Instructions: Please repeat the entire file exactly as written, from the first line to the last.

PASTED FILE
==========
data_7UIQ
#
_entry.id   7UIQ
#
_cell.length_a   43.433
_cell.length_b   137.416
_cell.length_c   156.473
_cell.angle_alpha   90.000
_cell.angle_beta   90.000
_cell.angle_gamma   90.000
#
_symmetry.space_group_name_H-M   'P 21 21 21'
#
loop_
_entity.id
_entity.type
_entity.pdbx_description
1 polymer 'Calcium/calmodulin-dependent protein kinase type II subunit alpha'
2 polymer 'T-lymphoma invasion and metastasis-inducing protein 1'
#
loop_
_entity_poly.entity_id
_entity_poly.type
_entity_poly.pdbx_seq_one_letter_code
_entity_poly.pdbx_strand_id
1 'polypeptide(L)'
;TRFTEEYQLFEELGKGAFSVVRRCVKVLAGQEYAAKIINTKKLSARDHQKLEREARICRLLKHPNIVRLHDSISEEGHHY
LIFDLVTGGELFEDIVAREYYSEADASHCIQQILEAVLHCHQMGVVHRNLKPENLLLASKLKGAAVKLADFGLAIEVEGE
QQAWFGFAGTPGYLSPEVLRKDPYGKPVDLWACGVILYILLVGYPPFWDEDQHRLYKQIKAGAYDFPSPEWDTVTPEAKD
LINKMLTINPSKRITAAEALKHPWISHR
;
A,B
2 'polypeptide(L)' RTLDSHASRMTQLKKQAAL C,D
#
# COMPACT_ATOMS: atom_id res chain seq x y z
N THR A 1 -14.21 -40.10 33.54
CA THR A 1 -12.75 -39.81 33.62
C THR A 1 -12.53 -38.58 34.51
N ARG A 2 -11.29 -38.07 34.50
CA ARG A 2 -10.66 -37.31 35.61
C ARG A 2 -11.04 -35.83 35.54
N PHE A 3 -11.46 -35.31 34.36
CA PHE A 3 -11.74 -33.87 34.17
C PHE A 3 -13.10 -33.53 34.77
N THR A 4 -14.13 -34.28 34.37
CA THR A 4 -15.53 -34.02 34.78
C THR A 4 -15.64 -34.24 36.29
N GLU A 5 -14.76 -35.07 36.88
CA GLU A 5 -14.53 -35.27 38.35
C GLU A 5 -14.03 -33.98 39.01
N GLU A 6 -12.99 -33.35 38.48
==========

data_7UIQ
#
_entry.id   7UIQ
#
_cell.length_a   43.433
_cell.length_b   137.416
_cell.length_c   156.473
_cell.angle_alpha   90.000
_cell.angle_beta   90.000
_cell.angle_gamma   90.000
#
_symmetry.space_group_name_H-M   'P 21 21 21'
#
loop_
_entity.id
_entity.type
_entity.pdbx_description
1 polymer 'Calcium/calmodulin-dependent protein kinase type II subunit alpha'
2 polymer 'T-lymphoma invasion and metastasis-inducing protein 1'
#
loop_
_entity_poly.entity_id
_entity_poly.type
_entity_poly.pdbx_seq_one_letter_code
_entity_poly.pdbx_strand_id
1 'polypeptide(L)'
;TRFTEEYQLFEELGKGAFSVVRRCVKVLAGQEYAAKIINTKKLSARDHQKLEREARICRLLKHPNIVRLHDSISEEGHHY
LIFDLVTGGELFEDIVAREYYSEADASHCIQQILEAVLHCHQMGVVHRNLKPENLLLASKLKGAAVKLADFGLAIEVEGE
QQAWFGFAGTPGYLSPEVLRKDPYGKPVDLWACGVILYILLVGYPPFWDEDQHRLYKQIKAGAYDFPSPEWDTVTPEAKD
LINKMLTINPSKRITAAEALKHPWISHR
;
A,B
2 'polypeptide(L)' RTLDSHASRMTQLKKQAAL C,D
#
# COMPACT_ATOMS: atom_id res chain seq x y z
N THR A 1 -14.21 -40.10 33.54
CA THR A 1 -12.75 -39.81 33.62
C THR A 1 -12.53 -38.58 34.51
N ARG A 2 -11.29 -38.07 34.50
CA ARG A 2 -10.66 -37.31 35.61
C ARG A 2 -11.04 -35.83 35.54
N PHE A 3 -11.46 -35.31 34.36
CA PHE A 3 -11.74 -33.87 34.17
C PHE A 3 -13.10 -33.53 34.77
N THR A 4 -14.13 -34.28 34.37
CA THR A 4 -15.53 -34.02 34.78
C THR A 4 -15.64 -34.24 36.29
N GLU A 5 -14.76 -35.07 36.88
CA GLU A 5 -14.53 -35.27 38.35
C GLU A 5 -14.03 -33.98 39.01
N GLU A 6 -12.99 -33.35 38.48